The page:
Historically, South Africa was the pariah of the world under its infamous apartheid regime, but caught the imagination of all with Nelson Mandela’s release from prison in 1990, followed by the peaceful, first democratic elections in 1994. Since then, it has become one of the top travel destinations, blending elements of both ‘Africa of old’ with modernity. On one hand, one can escape to wild, remote areas and experience exceptional game viewing and true wilderness on a safari getaway. Then, there are modern cities and hotels that compete with the best in the world. With 11 official languages and a diverse range of cultures and ways of life, it is no wonder that Mandela has named South Africans “the rainbow nation”.

When it comes to wildlife and scenery a South Africa vacation has a plethora of places to see, including a number of World Heritage Sites and incredible game reserves. One of the most beautiful cities in the world, Cape Town is built among an entire, unique Cape Floral Kingdom, one of only six Plant Kingdoms that cover the Earth. There are more naturally occurring, different species of flowers just around Cape Town than there are in the whole of North America or the whole of Europe! On the other side of the spectrum are the deserts and arid areas, including the world’s first National Park that traverses the borders of two countries, the Kgalagadi Transfrontier Park.

The coastline of South Africa is enormous, offering superb scenery, such as sandy beaches and sheer, fynbos-covered cliffs on the Garden Route, as well as amazing wildlife opportunities, from southern right whales breaching off Cape Town to pristine coral reefs on the KwaZulu-Natal Coast. The pride of South Africa’s natural heritage is the Kruger National Park. At 2 million hectares and over 186 miles long, this enormous area encompasses a savannah landscape with 147 mammal species including the Big 5 (lion, elephant, leopard, rhino and buffalo), over 400 bird species and numerous reptiles, amphibians and insects.

This diversity is echoed in its peoples. Ancient rock art is a silent testimony to the vanished culture of the first human inhabitants - the San or Bushman people - and the powerful civilisations of Mapungubwe and Thulamela who traded with Chinese and Arab traders a thousand years ago remain entrenched in the ruins of their rock-walled hilltop cities. Later the subregion became a stepping stone between Europe and the spices of the East, and then its own mineral riches were discovered. At the beginning of the 21st century this is a country filled with a colorful mixture of people and cultures, a heady history and not least, a natural heritage that has South Africans defining their land as “a world in one country.”

Weather

There is no bad time to travel to South Africa. When to travel all depends on what you want to see and do. Great bird watching can be found mid-October. Cape flower season is after the winter rains are over - July and August through September is best for game safari as the visibility is best and it’s birthing season. Surfing, diving and hiking are best after the summer’s peak.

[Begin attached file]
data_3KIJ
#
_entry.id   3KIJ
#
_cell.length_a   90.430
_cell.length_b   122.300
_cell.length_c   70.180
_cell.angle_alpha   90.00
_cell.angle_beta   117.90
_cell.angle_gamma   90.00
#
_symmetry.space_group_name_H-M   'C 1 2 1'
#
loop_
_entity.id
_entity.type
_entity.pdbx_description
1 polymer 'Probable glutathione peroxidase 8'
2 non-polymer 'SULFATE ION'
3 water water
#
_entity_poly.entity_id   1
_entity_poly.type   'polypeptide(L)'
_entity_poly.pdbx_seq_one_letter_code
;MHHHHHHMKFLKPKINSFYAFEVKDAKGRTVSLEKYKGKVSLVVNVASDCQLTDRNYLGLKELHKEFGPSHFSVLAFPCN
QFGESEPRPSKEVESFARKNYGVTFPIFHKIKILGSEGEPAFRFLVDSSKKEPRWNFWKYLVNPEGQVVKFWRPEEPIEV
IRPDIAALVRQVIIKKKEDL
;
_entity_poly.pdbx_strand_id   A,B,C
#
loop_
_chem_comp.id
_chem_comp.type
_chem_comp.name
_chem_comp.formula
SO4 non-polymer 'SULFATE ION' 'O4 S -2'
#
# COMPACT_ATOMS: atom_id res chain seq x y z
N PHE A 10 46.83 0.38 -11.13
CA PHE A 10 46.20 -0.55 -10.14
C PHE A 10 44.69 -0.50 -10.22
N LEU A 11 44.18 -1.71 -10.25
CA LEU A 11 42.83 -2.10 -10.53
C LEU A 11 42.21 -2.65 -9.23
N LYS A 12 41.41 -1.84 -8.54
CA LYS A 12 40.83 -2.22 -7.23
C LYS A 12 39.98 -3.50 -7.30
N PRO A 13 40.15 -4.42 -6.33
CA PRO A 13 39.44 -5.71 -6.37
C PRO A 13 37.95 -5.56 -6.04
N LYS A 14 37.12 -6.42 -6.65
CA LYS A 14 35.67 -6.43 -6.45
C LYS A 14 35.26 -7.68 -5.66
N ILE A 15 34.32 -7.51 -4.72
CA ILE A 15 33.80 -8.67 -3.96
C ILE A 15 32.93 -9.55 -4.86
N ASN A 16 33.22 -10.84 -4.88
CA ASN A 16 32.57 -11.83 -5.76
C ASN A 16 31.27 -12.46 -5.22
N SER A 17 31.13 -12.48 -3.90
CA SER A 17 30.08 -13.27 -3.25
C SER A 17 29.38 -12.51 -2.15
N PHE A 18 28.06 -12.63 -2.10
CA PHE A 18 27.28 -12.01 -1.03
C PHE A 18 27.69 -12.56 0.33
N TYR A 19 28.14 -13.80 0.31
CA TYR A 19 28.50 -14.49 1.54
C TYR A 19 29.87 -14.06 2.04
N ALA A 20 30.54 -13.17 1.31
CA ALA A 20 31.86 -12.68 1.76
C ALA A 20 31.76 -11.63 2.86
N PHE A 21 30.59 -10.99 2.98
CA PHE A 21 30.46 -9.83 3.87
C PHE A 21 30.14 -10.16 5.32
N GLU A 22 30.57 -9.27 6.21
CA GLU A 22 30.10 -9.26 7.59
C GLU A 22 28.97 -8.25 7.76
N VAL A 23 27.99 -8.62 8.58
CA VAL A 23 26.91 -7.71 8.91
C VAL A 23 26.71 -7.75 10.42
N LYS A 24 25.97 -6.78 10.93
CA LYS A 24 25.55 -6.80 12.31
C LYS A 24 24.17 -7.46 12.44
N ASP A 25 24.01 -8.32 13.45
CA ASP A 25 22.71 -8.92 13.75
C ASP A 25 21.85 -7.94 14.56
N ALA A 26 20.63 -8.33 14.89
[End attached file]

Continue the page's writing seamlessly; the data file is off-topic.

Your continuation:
Also take into account the major South African holiday seasons. Festive Season is mid-December and early January and is the busiest period. Mid-winter is another prime time when locals head for warmer weather.

Health Requirements

Prevention against malaria is recommended for all travel to the Lowfeld of Mpumalanga (including Kruger National Park), Limpopo and on the Maputoland coast of KwaZulu-Natal. Malaria is at low risk in the winter months – however, it is advisable to use mosquito nets and insect repellent to avoid being bitten. Consult your doctor for advice on medical precautions against malaria. No vaccinations are required but please seek current travel advice from your GP at least 4 – 6 weeks prior to travel. Hepatitis A, Typhoid, Polio and Tetanus-Diphtheria are currently recommended. If entering South Africa from a yellow fever zone, possession of a valid international yellow fever inoculation certificate is essential.

For more information, please visit:  http://wwwnc.cdc.gov/travel/

Visa Requirements

No visa required for US passport holders staying up to 90 days but it is important to ensure that you have at least two consecutive clean pages in your passport. A validity of at least 6 months remaining on your passport following your trip is required.

Tipping & Porterage

• In restaurants and bars, 10% is the accepted tipping standard
• Parking attendants and security guards are common in parking lots and at roadside bays. A tip of R2 and up should be offered, depending on the length of your stay
• In South Africa there are still attendants at gas stations to fill up vehicle tanks, check oil, water and tire pressure, and clean the windshields. From R2 up is an acceptable tip
• Airport porters is around R5 per piece of luggage
• Roadside newspaper vendors are traditional in South Africa. It’s custom to give the seller a few cents - rounding off the cost of your newspaper should be sufficient
• Some of the other service providers you may want to tip are taxi drivers, tour guides and assistants in hairdressers and beauty salons a small monetary amount

Credit Cards

All major credit cards are accepted in South Africa, particularly MasterCard, Visa, American Express and Diners Club. Be aware, however, that you can’t purchase fuel on a credit card. In most restaurants credit cards machines are portable an your card will be swiped in your view so you don’t have to lose sight of your card.

Electrical Appliances

Visitors to South Africa should be aware that:
• The South African electricity supply is 220/230 volts AC 50 HZ
• Most plugs are 15 amp 3-prong or 5 amp 2-prong, with round pins
• US-made appliances may need a transformer
• Most hotel rooms have 110 volt outlets for electric shavers and appliances

Water

Drinking water in South Africa is quite safe when taken from the tap or faucet - in fact it is said to be some of the safest and cleanest in the world.  Some tap and natural water may have a slight brown tinge from humic acid, which is harmless and does not affect drinking water quality in South Africa.

Destinations

Explore the rest of our South Africa destinations: